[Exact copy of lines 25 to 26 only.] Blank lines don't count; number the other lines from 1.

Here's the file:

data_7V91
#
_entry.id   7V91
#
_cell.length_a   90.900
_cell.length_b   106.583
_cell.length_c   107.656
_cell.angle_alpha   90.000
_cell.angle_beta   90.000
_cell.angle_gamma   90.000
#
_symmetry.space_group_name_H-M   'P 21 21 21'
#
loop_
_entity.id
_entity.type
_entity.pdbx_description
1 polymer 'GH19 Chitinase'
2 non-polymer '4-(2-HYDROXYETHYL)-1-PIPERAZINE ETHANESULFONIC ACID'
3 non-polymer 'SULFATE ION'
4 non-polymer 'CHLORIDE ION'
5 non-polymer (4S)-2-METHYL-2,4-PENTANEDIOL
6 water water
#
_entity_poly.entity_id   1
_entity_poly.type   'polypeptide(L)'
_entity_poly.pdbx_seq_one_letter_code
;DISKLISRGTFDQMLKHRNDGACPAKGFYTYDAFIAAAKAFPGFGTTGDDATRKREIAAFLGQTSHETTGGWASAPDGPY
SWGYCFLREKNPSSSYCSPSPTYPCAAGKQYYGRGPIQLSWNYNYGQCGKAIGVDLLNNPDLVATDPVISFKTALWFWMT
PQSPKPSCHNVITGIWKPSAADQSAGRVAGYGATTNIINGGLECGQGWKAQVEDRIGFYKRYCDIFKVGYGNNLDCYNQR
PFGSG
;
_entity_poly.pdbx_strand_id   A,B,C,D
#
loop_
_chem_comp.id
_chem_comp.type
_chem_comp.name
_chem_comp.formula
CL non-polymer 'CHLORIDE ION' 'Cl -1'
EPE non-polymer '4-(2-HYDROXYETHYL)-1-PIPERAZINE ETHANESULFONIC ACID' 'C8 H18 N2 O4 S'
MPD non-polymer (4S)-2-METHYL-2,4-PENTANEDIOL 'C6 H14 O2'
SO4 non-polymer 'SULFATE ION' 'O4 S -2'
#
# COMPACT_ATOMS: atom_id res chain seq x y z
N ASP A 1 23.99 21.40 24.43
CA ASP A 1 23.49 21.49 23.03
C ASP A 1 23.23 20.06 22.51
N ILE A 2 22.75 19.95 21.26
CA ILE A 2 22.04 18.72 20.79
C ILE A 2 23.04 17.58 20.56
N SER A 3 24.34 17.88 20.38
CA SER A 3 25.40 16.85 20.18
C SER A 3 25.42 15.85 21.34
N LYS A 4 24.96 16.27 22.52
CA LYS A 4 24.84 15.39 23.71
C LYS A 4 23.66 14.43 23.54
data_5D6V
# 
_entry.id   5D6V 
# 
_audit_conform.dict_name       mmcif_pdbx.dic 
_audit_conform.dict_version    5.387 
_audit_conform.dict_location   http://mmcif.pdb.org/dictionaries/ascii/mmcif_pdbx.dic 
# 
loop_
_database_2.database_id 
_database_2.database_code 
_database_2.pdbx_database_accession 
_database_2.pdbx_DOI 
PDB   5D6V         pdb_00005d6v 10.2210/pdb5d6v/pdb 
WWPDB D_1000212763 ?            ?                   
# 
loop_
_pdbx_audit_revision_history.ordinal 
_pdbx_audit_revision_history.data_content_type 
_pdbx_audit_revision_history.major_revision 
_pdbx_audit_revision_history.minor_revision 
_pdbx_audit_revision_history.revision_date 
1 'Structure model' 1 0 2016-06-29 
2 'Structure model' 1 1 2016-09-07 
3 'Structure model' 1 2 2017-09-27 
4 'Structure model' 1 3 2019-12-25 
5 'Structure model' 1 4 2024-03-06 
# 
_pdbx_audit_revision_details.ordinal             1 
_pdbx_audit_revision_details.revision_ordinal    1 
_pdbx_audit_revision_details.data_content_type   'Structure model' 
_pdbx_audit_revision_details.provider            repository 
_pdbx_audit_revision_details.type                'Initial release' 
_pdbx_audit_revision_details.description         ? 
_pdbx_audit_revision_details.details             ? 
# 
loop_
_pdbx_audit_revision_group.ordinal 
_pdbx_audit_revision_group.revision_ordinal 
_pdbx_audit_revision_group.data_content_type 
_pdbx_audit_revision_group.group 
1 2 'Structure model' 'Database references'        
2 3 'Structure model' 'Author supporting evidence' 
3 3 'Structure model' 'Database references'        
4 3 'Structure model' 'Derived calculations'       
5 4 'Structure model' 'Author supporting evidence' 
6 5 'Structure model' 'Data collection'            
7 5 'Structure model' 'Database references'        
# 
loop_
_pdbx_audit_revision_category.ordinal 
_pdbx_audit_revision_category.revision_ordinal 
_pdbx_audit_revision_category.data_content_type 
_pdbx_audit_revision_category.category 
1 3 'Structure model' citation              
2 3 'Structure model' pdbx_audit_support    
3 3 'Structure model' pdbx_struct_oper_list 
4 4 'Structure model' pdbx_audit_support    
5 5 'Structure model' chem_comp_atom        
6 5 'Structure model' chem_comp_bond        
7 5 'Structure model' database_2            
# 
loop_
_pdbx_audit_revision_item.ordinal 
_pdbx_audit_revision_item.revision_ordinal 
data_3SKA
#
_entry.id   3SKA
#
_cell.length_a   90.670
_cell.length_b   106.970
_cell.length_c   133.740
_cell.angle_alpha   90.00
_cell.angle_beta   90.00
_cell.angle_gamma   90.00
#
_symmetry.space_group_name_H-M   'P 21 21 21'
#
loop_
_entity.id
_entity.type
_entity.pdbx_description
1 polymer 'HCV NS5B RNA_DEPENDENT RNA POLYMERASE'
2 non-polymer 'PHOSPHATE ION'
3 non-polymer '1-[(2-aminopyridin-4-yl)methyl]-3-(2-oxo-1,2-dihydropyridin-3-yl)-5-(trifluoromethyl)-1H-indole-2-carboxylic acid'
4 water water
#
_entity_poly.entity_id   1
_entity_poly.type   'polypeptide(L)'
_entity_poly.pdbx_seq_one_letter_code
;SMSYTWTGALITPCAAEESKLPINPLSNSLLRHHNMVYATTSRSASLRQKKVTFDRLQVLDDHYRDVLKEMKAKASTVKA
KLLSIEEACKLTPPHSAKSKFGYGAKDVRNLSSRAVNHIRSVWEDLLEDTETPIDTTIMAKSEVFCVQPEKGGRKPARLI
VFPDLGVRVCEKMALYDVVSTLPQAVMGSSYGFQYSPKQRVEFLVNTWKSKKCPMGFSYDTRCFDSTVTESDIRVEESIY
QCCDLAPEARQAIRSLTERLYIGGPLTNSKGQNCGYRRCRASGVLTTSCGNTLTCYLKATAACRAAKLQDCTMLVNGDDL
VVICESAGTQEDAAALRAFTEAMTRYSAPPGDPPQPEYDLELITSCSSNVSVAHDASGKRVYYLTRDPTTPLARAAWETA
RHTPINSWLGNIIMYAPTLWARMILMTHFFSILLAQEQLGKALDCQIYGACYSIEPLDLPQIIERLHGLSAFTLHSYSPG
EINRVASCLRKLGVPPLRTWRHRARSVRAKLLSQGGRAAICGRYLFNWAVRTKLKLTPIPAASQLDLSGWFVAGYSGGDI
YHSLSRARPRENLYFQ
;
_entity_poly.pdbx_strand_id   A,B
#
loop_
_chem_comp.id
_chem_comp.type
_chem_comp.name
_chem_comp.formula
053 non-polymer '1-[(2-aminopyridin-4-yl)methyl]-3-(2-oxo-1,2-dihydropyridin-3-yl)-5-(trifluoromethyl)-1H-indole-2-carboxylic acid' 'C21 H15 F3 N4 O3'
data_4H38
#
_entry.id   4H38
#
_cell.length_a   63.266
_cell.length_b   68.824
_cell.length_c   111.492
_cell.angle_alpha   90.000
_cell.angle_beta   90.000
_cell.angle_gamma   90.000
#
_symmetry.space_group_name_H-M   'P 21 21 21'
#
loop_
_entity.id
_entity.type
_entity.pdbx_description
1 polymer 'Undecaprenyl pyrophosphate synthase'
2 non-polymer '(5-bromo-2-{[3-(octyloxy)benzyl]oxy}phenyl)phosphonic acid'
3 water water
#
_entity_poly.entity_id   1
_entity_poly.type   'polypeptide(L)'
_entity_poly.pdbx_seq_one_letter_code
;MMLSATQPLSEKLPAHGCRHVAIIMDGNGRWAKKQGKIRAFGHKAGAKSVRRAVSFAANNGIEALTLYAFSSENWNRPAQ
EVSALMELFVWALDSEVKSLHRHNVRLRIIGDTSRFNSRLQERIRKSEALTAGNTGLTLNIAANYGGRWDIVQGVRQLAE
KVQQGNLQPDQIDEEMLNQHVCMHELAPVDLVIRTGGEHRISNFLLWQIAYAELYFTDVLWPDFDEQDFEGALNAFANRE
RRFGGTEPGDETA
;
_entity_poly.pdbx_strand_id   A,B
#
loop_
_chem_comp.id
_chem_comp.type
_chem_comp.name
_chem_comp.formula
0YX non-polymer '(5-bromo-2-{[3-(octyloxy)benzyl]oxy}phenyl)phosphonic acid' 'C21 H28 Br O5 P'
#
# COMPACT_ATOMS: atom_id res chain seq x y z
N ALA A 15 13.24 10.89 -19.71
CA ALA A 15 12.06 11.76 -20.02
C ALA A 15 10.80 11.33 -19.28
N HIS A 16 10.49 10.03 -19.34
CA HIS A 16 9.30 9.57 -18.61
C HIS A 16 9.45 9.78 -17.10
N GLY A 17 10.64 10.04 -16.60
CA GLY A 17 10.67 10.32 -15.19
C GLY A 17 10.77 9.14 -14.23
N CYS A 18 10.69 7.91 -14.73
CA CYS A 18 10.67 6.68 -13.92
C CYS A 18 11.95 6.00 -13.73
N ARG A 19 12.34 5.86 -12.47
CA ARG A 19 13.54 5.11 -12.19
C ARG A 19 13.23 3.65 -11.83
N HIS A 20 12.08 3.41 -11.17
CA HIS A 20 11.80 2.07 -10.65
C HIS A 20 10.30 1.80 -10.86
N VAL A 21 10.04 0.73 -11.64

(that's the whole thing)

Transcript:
_entity_poly.entity_id   1
_entity_poly.type   'polypeptide(L)'